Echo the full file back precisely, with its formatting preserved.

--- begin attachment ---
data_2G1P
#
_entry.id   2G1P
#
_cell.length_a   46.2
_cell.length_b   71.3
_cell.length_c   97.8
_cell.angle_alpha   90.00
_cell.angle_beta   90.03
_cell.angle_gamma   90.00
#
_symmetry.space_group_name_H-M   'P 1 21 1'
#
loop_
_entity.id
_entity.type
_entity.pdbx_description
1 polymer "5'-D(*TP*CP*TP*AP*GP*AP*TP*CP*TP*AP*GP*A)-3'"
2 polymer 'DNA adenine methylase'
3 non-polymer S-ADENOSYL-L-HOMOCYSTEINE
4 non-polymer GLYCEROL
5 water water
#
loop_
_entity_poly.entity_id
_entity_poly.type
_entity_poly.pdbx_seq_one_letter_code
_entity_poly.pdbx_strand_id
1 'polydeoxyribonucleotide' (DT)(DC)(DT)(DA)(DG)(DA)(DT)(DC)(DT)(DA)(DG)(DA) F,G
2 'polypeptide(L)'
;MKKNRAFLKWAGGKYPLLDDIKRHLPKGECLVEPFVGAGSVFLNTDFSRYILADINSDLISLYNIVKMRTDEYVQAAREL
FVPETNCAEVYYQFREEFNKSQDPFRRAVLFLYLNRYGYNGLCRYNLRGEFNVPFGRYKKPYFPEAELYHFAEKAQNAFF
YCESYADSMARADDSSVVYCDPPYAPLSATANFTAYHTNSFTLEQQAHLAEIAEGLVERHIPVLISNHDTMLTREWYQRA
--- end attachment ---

data_2G1P
#
_entry.id   2G1P
#
_cell.length_a   46.2
_cell.length_b   71.3
_cell.length_c   97.8
_cell.angle_alpha   90.00
_cell.angle_beta   90.03
_cell.angle_gamma   90.00
#
_symmetry.space_group_name_H-M   'P 1 21 1'
#
loop_
_entity.id
_entity.type
_entity.pdbx_description
1 polymer "5'-D(*TP*CP*TP*AP*GP*AP*TP*CP*TP*AP*GP*A)-3'"
2 polymer 'DNA adenine methylase'
3 non-polymer S-ADENOSYL-L-HOMOCYSTEINE
4 non-polymer GLYCEROL
5 water water
#
loop_
_entity_poly.entity_id
_entity_poly.type
_entity_poly.pdbx_seq_one_letter_code
_entity_poly.pdbx_strand_id
1 'polydeoxyribonucleotide' (DT)(DC)(DT)(DA)(DG)(DA)(DT)(DC)(DT)(DA)(DG)(DA) F,G
2 'polypeptide(L)'
;MKKNRAFLKWAGGKYPLLDDIKRHLPKGECLVEPFVGAGSVFLNTDFSRYILADINSDLISLYNIVKMRTDEYVQAAREL
FVPETNCAEVYYQFREEFNKSQDPFRRAVLFLYLNRYGYNGLCRYNLRGEFNVPFGRYKKPYFPEAELYHFAEKAQNAFF
YCESYADSMARADDSSVVYCDPPYAPLSATANFTAYHTNSFTLEQQAHLAEIAEGLVERHIPVLISNHDTMLTREWYQRA